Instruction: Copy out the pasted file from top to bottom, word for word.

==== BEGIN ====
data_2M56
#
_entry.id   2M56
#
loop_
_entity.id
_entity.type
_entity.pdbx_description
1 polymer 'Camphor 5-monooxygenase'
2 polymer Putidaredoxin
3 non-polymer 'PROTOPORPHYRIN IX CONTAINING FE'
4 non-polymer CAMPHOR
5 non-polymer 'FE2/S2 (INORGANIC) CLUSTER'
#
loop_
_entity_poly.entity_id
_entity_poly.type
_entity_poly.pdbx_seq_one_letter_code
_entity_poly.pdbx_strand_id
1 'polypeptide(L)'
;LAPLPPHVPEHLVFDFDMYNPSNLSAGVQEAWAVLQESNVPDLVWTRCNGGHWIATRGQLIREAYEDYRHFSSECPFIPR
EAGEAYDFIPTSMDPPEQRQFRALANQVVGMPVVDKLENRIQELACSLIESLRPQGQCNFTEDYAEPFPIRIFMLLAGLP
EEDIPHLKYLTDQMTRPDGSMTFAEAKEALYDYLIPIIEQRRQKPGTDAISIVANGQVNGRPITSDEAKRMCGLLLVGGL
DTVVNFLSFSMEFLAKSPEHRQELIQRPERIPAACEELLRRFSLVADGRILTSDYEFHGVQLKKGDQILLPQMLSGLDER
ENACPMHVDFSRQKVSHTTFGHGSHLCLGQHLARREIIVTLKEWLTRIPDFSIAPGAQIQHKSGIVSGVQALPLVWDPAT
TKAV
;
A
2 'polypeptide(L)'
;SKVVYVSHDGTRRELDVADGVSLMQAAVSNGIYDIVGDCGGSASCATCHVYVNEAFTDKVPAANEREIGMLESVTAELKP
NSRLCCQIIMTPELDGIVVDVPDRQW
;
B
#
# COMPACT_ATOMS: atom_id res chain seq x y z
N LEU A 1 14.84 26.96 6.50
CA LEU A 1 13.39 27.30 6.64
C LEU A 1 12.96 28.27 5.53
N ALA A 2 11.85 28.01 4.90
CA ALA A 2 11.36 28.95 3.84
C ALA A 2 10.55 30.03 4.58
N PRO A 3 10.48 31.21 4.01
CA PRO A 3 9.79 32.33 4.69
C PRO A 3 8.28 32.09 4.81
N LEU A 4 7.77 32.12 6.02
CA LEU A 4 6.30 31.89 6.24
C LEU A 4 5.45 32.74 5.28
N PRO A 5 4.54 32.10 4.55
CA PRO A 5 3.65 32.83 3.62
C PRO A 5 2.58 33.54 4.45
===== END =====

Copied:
data_2M56
#
_entry.id   2M56
#
loop_
_entity.id
_entity.type
_entity.pdbx_description
1 polymer 'Camphor 5-monooxygenase'
2 polymer Putidaredoxin
3 non-polymer 'PROTOPORPHYRIN IX CONTAINING FE'
4 non-polymer CAMPHOR
5 non-polymer 'FE2/S2 (INORGANIC) CLUSTER'
#
loop_
_entity_poly.entity_id
_entity_poly.type
_entity_poly.pdbx_seq_one_letter_code
_entity_poly.pdbx_strand_id
1 'polypeptide(L)'
;LAPLPPHVPEHLVFDFDMYNPSNLSAGVQEAWAVLQESNVPDLVWTRCNGGHWIATRGQLIREAYEDYRHFSSECPFIPR
EAGEAYDFIPTSMDPPEQRQFRALANQVVGMPVVDKLENRIQELACSLIESLRPQGQCNFTEDYAEPFPIRIFMLLAGLP
EEDIPHLKYLTDQMTRPDGSMTFAEAKEALYDYLIPIIEQRRQKPGTDAISIVANGQVNGRPITSDEAKRMCGLLLVGGL
DTVVNFLSFSMEFLAKSPEHRQELIQRPERIPAACEELLRRFSLVADGRILTSDYEFHGVQLKKGDQILLPQMLSGLDER
ENACPMHVDFSRQKVSHTTFGHGSHLCLGQHLARREIIVTLKEWLTRIPDFSIAPGAQIQHKSGIVSGVQALPLVWDPAT
TKAV
;
A
2 'polypeptide(L)'
;SKVVYVSHDGTRRELDVADGVSLMQAAVSNGIYDIVGDCGGSASCATCHVYVNEAFTDKVPAANEREIGMLESVTAELKP
NSRLCCQIIMTPELDGIVVDVPDRQW
;
B
#
# COMPACT_ATOMS: atom_id res chain seq x y z
N LEU A 1 14.84 26.96 6.50
CA LEU A 1 13.39 27.30 6.64
C LEU A 1 12.96 28.27 5.53
N ALA A 2 11.85 28.01 4.90
CA ALA A 2 11.36 28.95 3.84
C ALA A 2 10.55 30.03 4.58
N PRO A 3 10.48 31.21 4.01
CA PRO A 3 9.79 32.33 4.69
C PRO A 3 8.28 32.09 4.81
N LEU A 4 7.77 32.12 6.02
CA LEU A 4 6.30 31.89 6.24
C LEU A 4 5.45 32.74 5.28
N PRO A 5 4.54 32.10 4.55
CA PRO A 5 3.65 32.83 3.62
C PRO A 5 2.58 33.54 4.45